Fighting Folic Acid Deficiency

The reason why folic acid, one of the B vitamins, is so important is because it helps our bodies create new red blood cells; these are the ones that carry oxygen through the bloodstream. If this wasn’t happening, we would end up feeling tired and run down. Lower counts of red blood cells can also lead to anemia which, in turn, creates other issues. The good news here is that it is fairly easy to get all the folic acid that your body needs each day. There are two different ways that you can do this.

Fighting Folic Acid Deficiency

Eating the right foods can be an important part of optimizing the body’s folate intake.  Pinto beans and lentils as well as leafy greens like spinach are high in folate, even berries have a higher “active folate” content.  Be aware of eating a lot of “folic acid” which is found in fortified foods or vitamin supplements as that’s a synthetic/man-made substance which is not properly converted in the body to absorbable folate by most, so it cannot be directly used. If you do have a folic acid deficiency, your doctor can help you put together a food plan that will maximize your folate needs more quickly.

Of course, not everyone is going to like all the foods that are rich in folate, and some will need to use supplements alongside the food choices in order to get their required daily amount. Supplements can be an effective way to avoid folic acid deficiency, but only if you are taking the correct form of the nutrient, methylfolate, which the body does not have to convert, but can directly use as-is.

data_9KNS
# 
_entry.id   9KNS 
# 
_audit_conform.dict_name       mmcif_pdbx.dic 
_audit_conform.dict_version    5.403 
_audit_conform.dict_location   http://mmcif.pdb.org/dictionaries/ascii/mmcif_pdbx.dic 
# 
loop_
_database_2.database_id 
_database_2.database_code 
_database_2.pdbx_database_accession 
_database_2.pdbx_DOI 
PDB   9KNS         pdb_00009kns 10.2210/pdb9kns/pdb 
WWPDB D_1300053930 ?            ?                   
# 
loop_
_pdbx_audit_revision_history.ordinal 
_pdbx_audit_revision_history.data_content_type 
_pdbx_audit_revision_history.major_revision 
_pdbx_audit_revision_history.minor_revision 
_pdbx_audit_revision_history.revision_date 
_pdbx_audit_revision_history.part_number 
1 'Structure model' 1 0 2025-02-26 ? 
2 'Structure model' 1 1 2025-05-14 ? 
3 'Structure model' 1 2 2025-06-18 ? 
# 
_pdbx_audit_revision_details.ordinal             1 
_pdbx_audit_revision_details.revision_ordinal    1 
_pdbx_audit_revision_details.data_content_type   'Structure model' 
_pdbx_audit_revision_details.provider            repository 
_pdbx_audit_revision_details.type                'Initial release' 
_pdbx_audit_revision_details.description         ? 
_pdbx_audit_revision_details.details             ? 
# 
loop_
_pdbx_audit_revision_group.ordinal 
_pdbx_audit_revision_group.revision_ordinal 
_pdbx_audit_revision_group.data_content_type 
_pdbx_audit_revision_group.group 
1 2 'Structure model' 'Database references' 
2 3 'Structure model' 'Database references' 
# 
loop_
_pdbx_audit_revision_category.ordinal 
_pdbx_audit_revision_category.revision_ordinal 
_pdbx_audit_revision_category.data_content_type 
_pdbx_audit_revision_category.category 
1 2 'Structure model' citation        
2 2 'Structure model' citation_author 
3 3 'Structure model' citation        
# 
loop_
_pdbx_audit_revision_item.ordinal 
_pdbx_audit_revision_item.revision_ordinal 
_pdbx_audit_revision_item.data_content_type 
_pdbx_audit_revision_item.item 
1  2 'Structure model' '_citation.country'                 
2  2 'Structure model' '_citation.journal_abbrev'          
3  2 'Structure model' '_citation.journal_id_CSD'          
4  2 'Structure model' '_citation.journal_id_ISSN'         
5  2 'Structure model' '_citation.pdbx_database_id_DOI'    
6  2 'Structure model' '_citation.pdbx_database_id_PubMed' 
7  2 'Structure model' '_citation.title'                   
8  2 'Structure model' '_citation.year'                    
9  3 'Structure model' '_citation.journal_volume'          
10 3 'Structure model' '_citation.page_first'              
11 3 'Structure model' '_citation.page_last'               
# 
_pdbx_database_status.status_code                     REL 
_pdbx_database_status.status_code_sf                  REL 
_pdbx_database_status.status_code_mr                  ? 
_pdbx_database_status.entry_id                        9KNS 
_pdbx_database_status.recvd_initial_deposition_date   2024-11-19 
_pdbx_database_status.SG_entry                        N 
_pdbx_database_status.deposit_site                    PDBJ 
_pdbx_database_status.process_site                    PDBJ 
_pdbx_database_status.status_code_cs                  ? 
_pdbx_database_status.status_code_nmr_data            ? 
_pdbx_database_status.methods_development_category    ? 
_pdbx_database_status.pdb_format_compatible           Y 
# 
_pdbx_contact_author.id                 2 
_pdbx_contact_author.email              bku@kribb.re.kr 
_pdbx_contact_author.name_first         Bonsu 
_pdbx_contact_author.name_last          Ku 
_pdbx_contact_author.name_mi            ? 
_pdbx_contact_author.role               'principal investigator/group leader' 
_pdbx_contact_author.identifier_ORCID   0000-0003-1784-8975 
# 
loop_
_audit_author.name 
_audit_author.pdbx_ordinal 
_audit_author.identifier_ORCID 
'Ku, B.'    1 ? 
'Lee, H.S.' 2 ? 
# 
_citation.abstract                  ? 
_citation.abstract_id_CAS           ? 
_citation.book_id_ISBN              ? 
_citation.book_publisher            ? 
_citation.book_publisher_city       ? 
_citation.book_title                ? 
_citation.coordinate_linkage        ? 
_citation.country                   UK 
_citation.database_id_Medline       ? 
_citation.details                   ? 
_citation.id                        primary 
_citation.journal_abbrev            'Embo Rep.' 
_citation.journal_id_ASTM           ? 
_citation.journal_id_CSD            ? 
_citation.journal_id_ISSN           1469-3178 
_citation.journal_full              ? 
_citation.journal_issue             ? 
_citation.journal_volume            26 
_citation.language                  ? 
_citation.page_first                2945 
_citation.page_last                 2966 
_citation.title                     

Again, this is something that your doctor can help with, based on your diet, mutation status, and lifestyle. You should not simply start taking supplements without consulting a physician.

If you are experiencing the symptoms of folic acid deficiency such as tiredness, mouth sores, tongue swelling, etc, you should visit your doctor.  Tests can be run to check your blood platelet,5-MTHF and vitamin B12 levels. If any of those indicators are abnormally low, your doctor should recommend a course of treatment that will most likely include a diet plan along with a required dose of ‘active nutrient’ supplements. If you are pregnant or planning on conceiving, you should have your levels checked as soon as possible.

Often discussions about folic acid concern woman who are pregnant or are preparing for pregnancy. While it is important that the pregnant women have enough folic acid to help reduce the risk of birth defects, it’s also something that everyone should have, and most of us simply don’t get enough of it. If you are suffering from a folate deficiency, you increase the risk of anemia as well as other significant health issues that tend to affect the central nervous and cardiovascular systems.  This is why you need to make sure that you are getting all the active folate you need in order to maintain and improve your health.

References:

http://www.netdoctor.co.uk/conditions/heart-and-blood/a1147/anaemia-due-to-folic-acid-deficiency/
http://www.webmd.com/a-to-z-guides/folic-acid-deficiency-anemia-topic-overview

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